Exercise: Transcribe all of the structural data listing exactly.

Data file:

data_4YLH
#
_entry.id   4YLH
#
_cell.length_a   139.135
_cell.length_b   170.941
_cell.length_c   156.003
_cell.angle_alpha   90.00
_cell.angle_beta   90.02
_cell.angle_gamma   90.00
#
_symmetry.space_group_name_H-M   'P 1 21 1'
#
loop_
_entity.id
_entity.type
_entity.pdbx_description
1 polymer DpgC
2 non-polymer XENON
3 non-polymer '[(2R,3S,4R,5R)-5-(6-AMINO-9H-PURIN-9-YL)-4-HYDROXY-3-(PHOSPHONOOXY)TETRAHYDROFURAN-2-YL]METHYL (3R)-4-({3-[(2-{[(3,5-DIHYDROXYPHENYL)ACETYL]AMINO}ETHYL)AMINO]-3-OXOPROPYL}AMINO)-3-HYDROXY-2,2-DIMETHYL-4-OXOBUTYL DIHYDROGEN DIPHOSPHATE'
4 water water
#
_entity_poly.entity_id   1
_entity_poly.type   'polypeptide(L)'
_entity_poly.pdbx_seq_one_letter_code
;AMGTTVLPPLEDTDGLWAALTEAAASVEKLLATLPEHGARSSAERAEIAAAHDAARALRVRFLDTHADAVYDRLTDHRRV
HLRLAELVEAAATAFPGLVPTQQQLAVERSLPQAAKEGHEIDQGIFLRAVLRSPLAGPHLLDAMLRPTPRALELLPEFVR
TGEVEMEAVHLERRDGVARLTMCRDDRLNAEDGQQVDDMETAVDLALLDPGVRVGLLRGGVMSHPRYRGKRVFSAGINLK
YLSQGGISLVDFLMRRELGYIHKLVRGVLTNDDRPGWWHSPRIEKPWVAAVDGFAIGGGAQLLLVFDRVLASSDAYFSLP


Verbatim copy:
data_4YLH
#
_entry.id   4YLH
#
_cell.length_a   139.135
_cell.length_b   170.941
_cell.length_c   156.003
_cell.angle_alpha   90.00
_cell.angle_beta   90.02
_cell.angle_gamma   90.00
#
_symmetry.space_group_name_H-M   'P 1 21 1'
#
loop_
_entity.id
_entity.type
_entity.pdbx_description
1 polymer DpgC
2 non-polymer XENON
3 non-polymer '[(2R,3S,4R,5R)-5-(6-AMINO-9H-PURIN-9-YL)-4-HYDROXY-3-(PHOSPHONOOXY)TETRAHYDROFURAN-2-YL]METHYL (3R)-4-({3-[(2-{[(3,5-DIHYDROXYPHENYL)ACETYL]AMINO}ETHYL)AMINO]-3-OXOPROPYL}AMINO)-3-HYDROXY-2,2-DIMETHYL-4-OXOBUTYL DIHYDROGEN DIPHOSPHATE'
4 water water
#
_entity_poly.entity_id   1
_entity_poly.type   'polypeptide(L)'
_entity_poly.pdbx_seq_one_letter_code
;AMGTTVLPPLEDTDGLWAALTEAAASVEKLLATLPEHGARSSAERAEIAAAHDAARALRVRFLDTHADAVYDRLTDHRRV
HLRLAELVEAAATAFPGLVPTQQQLAVERSLPQAAKEGHEIDQGIFLRAVLRSPLAGPHLLDAMLRPTPRALELLPEFVR
TGEVEMEAVHLERRDGVARLTMCRDDRLNAEDGQQVDDMETAVDLALLDPGVRVGLLRGGVMSHPRYRGKRVFSAGINLK
YLSQGGISLVDFLMRRELGYIHKLVRGVLTNDDRPGWWHSPRIEKPWVAAVDGFAIGGGAQLLLVFDRVLASSDAYFSLP